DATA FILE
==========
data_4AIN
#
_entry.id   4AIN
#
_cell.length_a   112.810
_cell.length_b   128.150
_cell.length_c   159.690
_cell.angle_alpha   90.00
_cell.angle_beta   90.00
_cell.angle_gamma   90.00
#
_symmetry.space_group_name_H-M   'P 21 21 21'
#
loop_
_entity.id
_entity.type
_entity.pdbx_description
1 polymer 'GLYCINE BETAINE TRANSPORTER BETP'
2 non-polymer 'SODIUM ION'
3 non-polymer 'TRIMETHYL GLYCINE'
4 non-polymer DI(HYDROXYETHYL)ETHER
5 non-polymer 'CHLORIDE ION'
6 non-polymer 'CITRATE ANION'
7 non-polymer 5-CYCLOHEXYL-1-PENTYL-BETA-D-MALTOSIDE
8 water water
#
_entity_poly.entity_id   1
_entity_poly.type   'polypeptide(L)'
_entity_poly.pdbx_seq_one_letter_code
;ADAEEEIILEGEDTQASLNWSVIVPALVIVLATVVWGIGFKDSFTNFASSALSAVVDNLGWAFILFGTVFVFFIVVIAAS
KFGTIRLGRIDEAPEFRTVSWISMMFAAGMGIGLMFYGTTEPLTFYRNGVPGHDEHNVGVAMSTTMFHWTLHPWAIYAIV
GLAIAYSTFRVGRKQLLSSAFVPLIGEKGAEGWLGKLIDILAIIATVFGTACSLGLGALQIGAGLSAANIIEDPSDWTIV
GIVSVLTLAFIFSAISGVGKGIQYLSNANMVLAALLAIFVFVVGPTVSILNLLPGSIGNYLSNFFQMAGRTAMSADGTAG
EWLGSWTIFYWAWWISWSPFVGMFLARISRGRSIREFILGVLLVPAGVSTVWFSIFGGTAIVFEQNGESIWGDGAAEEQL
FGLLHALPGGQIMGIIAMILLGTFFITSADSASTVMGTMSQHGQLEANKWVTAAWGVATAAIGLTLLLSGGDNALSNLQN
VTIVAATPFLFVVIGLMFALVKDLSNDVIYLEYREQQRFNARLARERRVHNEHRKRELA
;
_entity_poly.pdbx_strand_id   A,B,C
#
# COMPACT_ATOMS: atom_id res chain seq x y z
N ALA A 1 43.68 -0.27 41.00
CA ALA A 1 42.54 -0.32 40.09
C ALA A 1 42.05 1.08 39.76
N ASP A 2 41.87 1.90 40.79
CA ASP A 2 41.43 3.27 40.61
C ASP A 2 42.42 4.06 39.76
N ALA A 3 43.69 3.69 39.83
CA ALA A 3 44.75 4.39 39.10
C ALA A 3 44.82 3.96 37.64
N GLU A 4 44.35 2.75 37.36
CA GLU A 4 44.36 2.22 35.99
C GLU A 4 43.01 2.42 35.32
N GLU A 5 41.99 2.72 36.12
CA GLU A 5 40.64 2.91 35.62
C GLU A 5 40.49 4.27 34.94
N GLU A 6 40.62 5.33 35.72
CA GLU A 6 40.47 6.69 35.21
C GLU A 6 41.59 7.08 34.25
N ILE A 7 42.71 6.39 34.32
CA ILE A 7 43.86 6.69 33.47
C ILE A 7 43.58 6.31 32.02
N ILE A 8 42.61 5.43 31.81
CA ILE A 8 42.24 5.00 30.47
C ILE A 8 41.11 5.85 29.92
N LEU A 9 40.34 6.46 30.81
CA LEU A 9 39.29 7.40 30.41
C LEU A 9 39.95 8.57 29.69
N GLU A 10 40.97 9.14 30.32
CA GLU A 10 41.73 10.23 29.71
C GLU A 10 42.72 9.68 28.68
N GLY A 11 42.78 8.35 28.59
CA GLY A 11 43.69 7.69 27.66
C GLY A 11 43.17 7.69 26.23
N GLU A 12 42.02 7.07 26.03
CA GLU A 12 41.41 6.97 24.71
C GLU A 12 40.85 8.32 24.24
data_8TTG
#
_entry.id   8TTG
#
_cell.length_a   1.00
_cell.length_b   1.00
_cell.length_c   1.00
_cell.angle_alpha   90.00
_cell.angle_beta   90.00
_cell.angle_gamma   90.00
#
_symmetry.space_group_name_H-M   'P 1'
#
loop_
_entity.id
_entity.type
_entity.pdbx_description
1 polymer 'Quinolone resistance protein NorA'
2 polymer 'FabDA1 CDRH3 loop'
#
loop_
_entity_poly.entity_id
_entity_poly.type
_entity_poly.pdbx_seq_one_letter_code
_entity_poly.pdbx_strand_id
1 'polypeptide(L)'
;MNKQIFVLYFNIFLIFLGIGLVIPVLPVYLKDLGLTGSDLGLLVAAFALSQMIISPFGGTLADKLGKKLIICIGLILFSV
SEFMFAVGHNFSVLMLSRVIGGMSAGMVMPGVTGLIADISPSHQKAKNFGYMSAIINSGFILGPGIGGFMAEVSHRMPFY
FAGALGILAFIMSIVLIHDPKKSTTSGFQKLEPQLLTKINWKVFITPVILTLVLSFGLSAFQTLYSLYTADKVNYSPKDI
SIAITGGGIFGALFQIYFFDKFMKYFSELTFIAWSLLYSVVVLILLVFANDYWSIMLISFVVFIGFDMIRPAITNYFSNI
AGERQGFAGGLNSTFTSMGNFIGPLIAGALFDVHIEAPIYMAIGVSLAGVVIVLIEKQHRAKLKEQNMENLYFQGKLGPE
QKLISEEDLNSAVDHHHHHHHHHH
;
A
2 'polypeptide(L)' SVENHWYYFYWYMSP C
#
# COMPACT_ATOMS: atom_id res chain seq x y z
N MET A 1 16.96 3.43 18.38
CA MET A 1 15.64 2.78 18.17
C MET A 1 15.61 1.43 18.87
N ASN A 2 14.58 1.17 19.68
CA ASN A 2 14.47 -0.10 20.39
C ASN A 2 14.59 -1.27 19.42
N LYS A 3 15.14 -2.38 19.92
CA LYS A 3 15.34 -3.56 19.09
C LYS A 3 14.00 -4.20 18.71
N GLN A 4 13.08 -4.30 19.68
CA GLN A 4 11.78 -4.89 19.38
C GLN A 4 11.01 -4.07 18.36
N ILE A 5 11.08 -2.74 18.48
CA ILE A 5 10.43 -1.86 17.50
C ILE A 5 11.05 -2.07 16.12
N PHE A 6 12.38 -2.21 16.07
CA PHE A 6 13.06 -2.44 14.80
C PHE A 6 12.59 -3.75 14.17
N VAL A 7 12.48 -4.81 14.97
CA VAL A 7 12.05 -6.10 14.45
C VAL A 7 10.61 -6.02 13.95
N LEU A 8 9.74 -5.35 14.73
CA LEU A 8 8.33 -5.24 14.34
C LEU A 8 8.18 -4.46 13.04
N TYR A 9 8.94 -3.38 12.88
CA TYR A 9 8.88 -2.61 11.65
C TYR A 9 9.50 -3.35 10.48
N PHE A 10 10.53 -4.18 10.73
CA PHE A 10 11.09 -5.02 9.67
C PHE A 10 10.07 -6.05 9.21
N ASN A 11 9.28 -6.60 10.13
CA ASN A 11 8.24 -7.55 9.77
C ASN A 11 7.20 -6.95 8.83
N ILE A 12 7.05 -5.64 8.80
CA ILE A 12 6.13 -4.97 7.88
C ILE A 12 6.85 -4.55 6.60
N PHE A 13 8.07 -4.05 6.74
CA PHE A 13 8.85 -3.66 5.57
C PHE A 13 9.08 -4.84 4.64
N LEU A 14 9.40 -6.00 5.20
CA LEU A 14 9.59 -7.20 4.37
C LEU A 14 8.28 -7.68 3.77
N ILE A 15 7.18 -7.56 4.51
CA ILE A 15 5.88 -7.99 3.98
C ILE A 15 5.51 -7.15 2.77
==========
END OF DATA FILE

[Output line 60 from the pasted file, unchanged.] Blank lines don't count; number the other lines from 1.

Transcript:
CA ILE A 7 43.86 6.69 33.47